Simply Baseball Notebook's Legends

Willie Mays

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Willie Mays
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Mel Ott
Harry Heilmann
Stan Musial
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Roy Campanella
Rogers Hornsby


New York/San Fransisco Giants 1951, 53-72  
New York Mets 1972-73 

Let's end the debate right now, Willie Mays is the greatest living baseball player. He has been for a long time (i.e. before Joe DiMaggio and Ted Williams passed away), in fact a strong case could be made that he is the best player that ever lived. Willie Mays had it all, could do it all, and did it all with a flair that made him a legend.

Willie Howard Mays was born on May 6, 1931 in Westfield, AL, a small steel mill town near Birmingham. He moved in with his aunt in nearby Fairfield after his parents divorced. Despite the arrangement his father took an active role in his upbringing, especially athletically.

An all around athlete, Mays starred in football and basketball in high school. Because his school did not have a baseball program, Mays spent his summers playing for the Birmingham Black Barons of the Negro Leagues.

Word quickly spread about the ability of the young prodigy, and the New York Giants signed him for $6,000 immediately after graduation. Mays adjusted to life in the pros quickly, hitting .353 in 81 games at Class B Trenton in 1950, and was batting at a .477 clip after 35 games at AAA Minneapolis when the Giants called him up in 1951.

Early in his career Mays struggled mightily, managing only one hit (off Warren Spahn) in his first 26 at bats. Only 20 at the time, Mays began to wonder if he was ready for the majors, but manager Leo Durocher stepped in and acted as the father figure the youngster needed. Handling him gently, Durocher gave the insecure young man the praise and confidence he needed.

Mays responded well, rebounding to hit .274 with 20 home runs and win the NL Rookie of the Year. The Giants, of course, won the NL Pennant that year on Bobby Thomson's dramatic home run which Mays watched from the on deck circle. Mays' rookie campaign ended on a sour note, however, as the cross-town Yankees beat his Giants in six games in the World Series.

Uncle Sam came calling 34 games into the 1952 season - Mays was drafted into the Army. Although he did not see any combat (reportedly played about 180 games of baseball), Mays did lose nearly two seasons in the prime of his career serving his country.

Mays' return to the majors in 1954 created a lot of hype, and he didn't disappoint. Not showing a bit of rust, the center fielder hit .345, belted 41 home runs, drove in 110, scored 119 runs, won the NL MVP, and led the Giants to the World Series.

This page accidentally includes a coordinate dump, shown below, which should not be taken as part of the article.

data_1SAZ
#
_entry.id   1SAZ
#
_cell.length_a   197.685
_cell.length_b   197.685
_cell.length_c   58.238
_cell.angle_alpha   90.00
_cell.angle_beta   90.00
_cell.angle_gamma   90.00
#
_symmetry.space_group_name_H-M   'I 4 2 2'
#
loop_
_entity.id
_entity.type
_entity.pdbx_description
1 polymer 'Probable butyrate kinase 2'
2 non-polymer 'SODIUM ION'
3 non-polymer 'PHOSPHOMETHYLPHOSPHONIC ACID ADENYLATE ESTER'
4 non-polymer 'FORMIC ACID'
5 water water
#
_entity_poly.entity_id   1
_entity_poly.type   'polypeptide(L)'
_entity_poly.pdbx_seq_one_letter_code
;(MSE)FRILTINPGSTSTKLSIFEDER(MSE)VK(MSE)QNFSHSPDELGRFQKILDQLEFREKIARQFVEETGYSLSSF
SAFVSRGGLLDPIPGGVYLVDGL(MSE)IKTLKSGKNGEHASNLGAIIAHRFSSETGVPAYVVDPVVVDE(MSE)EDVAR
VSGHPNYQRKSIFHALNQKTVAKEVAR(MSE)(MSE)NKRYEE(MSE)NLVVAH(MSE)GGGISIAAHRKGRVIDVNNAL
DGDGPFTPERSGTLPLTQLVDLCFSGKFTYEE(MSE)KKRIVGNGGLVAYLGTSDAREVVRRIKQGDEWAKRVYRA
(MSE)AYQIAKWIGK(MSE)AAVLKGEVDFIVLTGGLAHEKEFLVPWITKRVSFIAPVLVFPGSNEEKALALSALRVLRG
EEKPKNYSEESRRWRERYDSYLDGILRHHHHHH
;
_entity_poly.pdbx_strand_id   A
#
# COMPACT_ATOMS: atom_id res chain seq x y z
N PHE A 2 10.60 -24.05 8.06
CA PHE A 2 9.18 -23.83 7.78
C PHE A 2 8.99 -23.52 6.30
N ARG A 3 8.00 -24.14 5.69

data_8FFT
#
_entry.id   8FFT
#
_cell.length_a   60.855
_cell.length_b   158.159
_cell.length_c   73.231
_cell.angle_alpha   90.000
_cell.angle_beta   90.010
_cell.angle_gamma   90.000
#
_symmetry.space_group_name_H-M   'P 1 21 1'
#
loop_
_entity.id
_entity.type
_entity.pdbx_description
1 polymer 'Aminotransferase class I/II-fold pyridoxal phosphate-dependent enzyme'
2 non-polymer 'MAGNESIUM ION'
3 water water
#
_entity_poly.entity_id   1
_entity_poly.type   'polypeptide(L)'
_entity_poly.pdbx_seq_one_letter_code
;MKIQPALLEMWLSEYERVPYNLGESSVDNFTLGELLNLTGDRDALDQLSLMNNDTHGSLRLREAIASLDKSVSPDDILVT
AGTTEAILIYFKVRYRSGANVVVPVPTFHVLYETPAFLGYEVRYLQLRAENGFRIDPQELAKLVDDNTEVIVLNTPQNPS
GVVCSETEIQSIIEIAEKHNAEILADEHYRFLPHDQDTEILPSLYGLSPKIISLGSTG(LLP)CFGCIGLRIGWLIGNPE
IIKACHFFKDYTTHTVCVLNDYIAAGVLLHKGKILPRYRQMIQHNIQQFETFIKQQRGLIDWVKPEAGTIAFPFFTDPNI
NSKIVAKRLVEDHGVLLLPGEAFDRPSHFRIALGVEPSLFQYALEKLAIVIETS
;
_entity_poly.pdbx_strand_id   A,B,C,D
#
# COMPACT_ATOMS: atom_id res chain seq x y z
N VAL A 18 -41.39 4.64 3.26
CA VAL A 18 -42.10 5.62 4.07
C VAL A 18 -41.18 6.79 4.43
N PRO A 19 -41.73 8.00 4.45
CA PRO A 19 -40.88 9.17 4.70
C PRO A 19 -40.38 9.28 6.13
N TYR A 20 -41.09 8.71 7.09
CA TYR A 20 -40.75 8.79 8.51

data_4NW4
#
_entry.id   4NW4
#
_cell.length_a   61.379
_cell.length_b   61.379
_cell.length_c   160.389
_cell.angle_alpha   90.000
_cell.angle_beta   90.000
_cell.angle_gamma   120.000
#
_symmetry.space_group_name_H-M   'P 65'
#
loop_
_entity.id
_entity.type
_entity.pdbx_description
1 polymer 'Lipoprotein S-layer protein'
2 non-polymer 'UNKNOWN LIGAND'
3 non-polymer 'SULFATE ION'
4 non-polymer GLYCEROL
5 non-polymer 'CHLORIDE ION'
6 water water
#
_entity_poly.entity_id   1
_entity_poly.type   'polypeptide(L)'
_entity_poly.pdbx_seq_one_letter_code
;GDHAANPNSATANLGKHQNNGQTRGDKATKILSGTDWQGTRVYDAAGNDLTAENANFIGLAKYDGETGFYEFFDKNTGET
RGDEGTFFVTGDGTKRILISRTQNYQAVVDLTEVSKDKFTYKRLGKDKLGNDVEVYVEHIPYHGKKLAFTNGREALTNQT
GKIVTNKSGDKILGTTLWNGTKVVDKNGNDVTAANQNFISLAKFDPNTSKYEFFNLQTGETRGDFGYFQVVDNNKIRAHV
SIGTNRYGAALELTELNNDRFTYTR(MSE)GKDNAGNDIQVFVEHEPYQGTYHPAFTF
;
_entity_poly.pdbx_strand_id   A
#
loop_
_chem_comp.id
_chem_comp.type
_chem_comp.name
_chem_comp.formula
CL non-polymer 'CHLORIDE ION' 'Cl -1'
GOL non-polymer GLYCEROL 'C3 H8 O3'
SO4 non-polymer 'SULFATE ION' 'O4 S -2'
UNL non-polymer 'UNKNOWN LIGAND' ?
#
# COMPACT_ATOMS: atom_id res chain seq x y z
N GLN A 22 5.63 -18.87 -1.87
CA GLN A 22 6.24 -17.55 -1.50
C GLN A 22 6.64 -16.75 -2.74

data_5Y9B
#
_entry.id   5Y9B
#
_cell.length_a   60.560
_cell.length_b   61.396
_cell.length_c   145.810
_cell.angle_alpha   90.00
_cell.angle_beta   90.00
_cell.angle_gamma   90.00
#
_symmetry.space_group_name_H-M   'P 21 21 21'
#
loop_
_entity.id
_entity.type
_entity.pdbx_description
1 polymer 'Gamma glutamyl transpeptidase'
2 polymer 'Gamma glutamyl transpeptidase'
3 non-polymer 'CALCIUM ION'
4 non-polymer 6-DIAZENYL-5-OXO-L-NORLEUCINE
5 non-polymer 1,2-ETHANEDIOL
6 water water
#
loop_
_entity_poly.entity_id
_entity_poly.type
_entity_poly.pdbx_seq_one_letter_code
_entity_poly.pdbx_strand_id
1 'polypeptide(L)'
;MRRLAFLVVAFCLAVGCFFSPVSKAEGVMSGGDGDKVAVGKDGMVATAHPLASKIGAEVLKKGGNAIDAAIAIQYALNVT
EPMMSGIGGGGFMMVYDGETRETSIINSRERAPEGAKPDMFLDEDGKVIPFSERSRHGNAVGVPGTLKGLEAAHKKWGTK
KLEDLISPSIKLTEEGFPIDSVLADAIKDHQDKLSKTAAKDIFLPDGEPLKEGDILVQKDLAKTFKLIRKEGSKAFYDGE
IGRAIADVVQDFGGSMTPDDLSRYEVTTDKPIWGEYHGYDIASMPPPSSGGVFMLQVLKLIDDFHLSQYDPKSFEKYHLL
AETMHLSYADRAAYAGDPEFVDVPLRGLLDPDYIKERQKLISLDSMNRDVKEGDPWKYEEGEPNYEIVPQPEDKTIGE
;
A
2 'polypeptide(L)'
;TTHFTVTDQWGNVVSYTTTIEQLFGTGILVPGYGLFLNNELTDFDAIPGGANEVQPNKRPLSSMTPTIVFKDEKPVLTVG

This time the Giants' opponent in the Fall Classic was the favored Cleveland Indians that won 111 games in the regular season. It was the Indians that looked overmatched, however, as the Giants rolled to a 4-0 sweep. Although Mays hit just .182 (4 for 22), it was his legendary over-the-shoulder catch of a Vic Wertz fly ball that saved Game 1 and served as the turning point of the series.


Mays followed up his magical 1954 season by leading the NL in home runs with 51, while batting .319 with 127 RBI. Mays dipped a little in 1957, hitting .296 with 36 home runs and 84 RBI, but rebounded in 1957 (.333, 35HR, 97 RBI) which was the Giants last in New York.

New York loved Willie Mays, he would spent hours playing stick ball with children on the streets of Harlem. He played the game with a boyish enthusiasm and a showman's' flair - his hat was a size too big so that when he ran hard it would fly off - he made basket catches - he made it all look so easy. He added a style to the game that many had never seen.

While Mays was beloved in New York, the San Francisco fans didn't look at him with the same reverence. Sportswriter Dick Young summed it up best, "Mays never was to San Francisco what he was to New York. When the Giants moved to California, the San Francisco fans saw Mays as 'of' New York. And like any great city, they resent being followers."

On the field, however, Mays remained unaffected, his game-wining home run on the final day of the 1962 season pushed the Giants into a three game playoff with the now Los Angeles Dodgers for the NL pennant. Like in 1951 the Giants defeated the Dodgers in a ninth inning rally and lost to the Yankees in the World Series. Mays played brilliantly that year, hitting .304 with 49 home runs and 141 RBI, but finished second to LA's Maury Wills in the NL MVP voting.

Mays won his second MVP in 1965 with a .317 average, a career high 52 home runs, and 112 RBI. After hitting .288 with 37 home runs and 103 RBI in 1966, Mays production began to dip. After sub par 1967, '68, and '69 campaigns, Mays did rebound to hit 28 home runs and hit .291 in 1970, but at 39 his best years were behind him.

The Giants sent the legend back to his beloved New York in 1972 as he joined the Mets on May 11th. Mays did get one last hurrah as the Mets reached the World Series in 1973, but the Mets lost to the budding A's dynasty in seven games. Mays retired following the season.

In 22 seasons Willie Mays hit 660 home runs, compiled 3,283 hits, stole 338 bases, hit .302, drove in 1903 runs, and scored 2,062 more. He was elected to the Hall of Fame in 1979, his first year of eligibility (amazingly 23 of 432 writers didn't vote for Mays).

The numbers stated above only begin to describe the greatness of Willie Mays. He played the game with an infectious, boyish enthusiam that captured the imagination of city. The only way to truly get a grasp of Mays' greatness is dust off the old, grainy black and white film and watch him play.

-David Zingler, November 2002

Simply Baseball Notebook

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